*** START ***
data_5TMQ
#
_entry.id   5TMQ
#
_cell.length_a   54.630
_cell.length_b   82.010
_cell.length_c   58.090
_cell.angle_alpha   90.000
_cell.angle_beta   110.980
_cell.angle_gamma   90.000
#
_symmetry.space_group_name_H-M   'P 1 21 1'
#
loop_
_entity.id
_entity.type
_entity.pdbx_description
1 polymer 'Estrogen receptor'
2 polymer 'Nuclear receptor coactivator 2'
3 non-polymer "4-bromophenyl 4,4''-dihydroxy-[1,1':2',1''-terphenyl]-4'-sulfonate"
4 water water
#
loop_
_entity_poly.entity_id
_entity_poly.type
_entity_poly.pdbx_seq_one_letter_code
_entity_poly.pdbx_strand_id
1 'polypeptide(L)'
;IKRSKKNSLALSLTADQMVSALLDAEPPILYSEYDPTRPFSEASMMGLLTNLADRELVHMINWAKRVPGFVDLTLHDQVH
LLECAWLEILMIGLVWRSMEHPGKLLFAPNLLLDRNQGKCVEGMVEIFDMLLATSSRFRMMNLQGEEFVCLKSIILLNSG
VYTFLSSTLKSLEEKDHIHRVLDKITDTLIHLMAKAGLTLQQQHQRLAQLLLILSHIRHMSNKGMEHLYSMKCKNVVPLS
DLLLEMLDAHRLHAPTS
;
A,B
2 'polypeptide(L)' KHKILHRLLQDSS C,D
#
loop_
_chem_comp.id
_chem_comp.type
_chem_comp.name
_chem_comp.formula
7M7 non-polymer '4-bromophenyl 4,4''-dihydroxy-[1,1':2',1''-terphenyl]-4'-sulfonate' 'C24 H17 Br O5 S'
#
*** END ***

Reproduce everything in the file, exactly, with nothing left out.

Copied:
data_5TMQ
#
_entry.id   5TMQ
#
_cell.length_a   54.630
_cell.length_b   82.010
_cell.length_c   58.090
_cell.angle_alpha   90.000
_cell.angle_beta   110.980
_cell.angle_gamma   90.000
#
_symmetry.space_group_name_H-M   'P 1 21 1'
#
loop_
_entity.id
_entity.type
_entity.pdbx_description
1 polymer 'Estrogen receptor'
2 polymer 'Nuclear receptor coactivator 2'
3 non-polymer "4-bromophenyl 4,4''-dihydroxy-[1,1':2',1''-terphenyl]-4'-sulfonate"
4 water water
#
loop_
_entity_poly.entity_id
_entity_poly.type
_entity_poly.pdbx_seq_one_letter_code
_entity_poly.pdbx_strand_id
1 'polypeptide(L)'
;IKRSKKNSLALSLTADQMVSALLDAEPPILYSEYDPTRPFSEASMMGLLTNLADRELVHMINWAKRVPGFVDLTLHDQVH
LLECAWLEILMIGLVWRSMEHPGKLLFAPNLLLDRNQGKCVEGMVEIFDMLLATSSRFRMMNLQGEEFVCLKSIILLNSG
VYTFLSSTLKSLEEKDHIHRVLDKITDTLIHLMAKAGLTLQQQHQRLAQLLLILSHIRHMSNKGMEHLYSMKCKNVVPLS
DLLLEMLDAHRLHAPTS
;
A,B
2 'polypeptide(L)' KHKILHRLLQDSS C,D
#
loop_
_chem_comp.id
_chem_comp.type
_chem_comp.name
_chem_comp.formula
7M7 non-polymer '4-bromophenyl 4,4''-dihydroxy-[1,1':2',1''-terphenyl]-4'-sulfonate' 'C24 H17 Br O5 S'
#